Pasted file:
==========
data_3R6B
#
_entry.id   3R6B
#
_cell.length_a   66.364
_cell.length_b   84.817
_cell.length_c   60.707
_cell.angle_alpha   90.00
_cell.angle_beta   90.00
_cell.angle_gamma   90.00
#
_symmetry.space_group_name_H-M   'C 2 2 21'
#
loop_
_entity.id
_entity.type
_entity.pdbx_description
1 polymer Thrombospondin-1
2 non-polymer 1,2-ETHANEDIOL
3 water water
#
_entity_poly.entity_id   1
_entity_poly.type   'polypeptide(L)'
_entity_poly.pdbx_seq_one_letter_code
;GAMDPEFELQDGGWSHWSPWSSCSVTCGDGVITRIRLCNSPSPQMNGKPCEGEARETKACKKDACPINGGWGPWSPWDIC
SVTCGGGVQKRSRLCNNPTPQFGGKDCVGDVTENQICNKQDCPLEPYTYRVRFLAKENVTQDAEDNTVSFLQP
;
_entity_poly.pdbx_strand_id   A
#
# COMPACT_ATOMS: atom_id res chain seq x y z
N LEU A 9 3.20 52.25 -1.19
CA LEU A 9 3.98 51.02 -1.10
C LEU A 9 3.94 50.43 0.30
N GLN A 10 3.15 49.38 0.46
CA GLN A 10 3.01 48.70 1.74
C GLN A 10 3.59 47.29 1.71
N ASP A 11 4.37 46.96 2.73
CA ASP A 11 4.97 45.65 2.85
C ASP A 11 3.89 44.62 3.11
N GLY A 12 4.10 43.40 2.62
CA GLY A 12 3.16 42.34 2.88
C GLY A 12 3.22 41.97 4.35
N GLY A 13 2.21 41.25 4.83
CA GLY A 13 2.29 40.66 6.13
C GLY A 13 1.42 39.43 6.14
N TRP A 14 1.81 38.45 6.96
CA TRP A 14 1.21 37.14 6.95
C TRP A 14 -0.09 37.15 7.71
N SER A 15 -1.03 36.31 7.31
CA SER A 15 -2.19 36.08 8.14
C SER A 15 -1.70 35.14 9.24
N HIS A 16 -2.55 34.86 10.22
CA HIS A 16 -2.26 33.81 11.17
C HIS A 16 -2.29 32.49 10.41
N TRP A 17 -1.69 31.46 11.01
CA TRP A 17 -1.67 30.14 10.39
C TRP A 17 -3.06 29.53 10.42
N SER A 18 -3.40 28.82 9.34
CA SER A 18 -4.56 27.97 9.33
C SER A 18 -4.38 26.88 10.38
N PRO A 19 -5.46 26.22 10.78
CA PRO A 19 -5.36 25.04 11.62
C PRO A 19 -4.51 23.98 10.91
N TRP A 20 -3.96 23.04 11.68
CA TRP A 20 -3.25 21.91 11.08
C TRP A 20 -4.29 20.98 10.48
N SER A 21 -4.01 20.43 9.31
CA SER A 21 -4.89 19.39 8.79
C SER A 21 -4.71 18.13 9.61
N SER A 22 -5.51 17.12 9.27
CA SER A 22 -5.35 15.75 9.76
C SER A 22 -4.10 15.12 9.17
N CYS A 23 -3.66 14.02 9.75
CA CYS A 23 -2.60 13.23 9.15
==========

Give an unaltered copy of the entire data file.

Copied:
data_3R6B
#
_entry.id   3R6B
#
_cell.length_a   66.364
_cell.length_b   84.817
_cell.length_c   60.707
_cell.angle_alpha   90.00
_cell.angle_beta   90.00
_cell.angle_gamma   90.00
#
_symmetry.space_group_name_H-M   'C 2 2 21'
#
loop_
_entity.id
_entity.type
_entity.pdbx_description
1 polymer Thrombospondin-1
2 non-polymer 1,2-ETHANEDIOL
3 water water
#
_entity_poly.entity_id   1
_entity_poly.type   'polypeptide(L)'
_entity_poly.pdbx_seq_one_letter_code
;GAMDPEFELQDGGWSHWSPWSSCSVTCGDGVITRIRLCNSPSPQMNGKPCEGEARETKACKKDACPINGGWGPWSPWDIC
SVTCGGGVQKRSRLCNNPTPQFGGKDCVGDVTENQICNKQDCPLEPYTYRVRFLAKENVTQDAEDNTVSFLQP
;
_entity_poly.pdbx_strand_id   A
#
# COMPACT_ATOMS: atom_id res chain seq x y z
N LEU A 9 3.20 52.25 -1.19
CA LEU A 9 3.98 51.02 -1.10
C LEU A 9 3.94 50.43 0.30
N GLN A 10 3.15 49.38 0.46
CA GLN A 10 3.01 48.70 1.74
C GLN A 10 3.59 47.29 1.71
N ASP A 11 4.37 46.96 2.73
CA ASP A 11 4.97 45.65 2.85
C ASP A 11 3.89 44.62 3.11
N GLY A 12 4.10 43.40 2.62
CA GLY A 12 3.16 42.34 2.88
C GLY A 12 3.22 41.97 4.35
N GLY A 13 2.21 41.25 4.83
CA GLY A 13 2.29 40.66 6.13
C GLY A 13 1.42 39.43 6.14
N TRP A 14 1.81 38.45 6.96
CA TRP A 14 1.21 37.14 6.95
C TRP A 14 -0.09 37.15 7.71
N SER A 15 -1.03 36.31 7.31
CA SER A 15 -2.19 36.08 8.14
C SER A 15 -1.70 35.14 9.24
N HIS A 16 -2.55 34.86 10.22
CA HIS A 16 -2.26 33.81 11.17
C HIS A 16 -2.29 32.49 10.41
N TRP A 17 -1.69 31.46 11.01
CA TRP A 17 -1.67 30.14 10.39
C TRP A 17 -3.06 29.53 10.42
N SER A 18 -3.40 28.82 9.34
CA SER A 18 -4.56 27.97 9.33
C SER A 18 -4.38 26.88 10.38
N PRO A 19 -5.46 26.22 10.78
CA PRO A 19 -5.36 25.04 11.62
C PRO A 19 -4.51 23.98 10.91
N TRP A 20 -3.96 23.04 11.68
CA TRP A 20 -3.25 21.91 11.08
C TRP A 20 -4.29 20.98 10.48
N SER A 21 -4.01 20.43 9.31
CA SER A 21 -4.89 19.39 8.79
C SER A 21 -4.71 18.13 9.61
N SER A 22 -5.51 17.12 9.27
CA SER A 22 -5.35 15.75 9.76
C SER A 22 -4.10 15.12 9.17
N CYS A 23 -3.66 14.02 9.75
CA CYS A 23 -2.60 13.23 9.15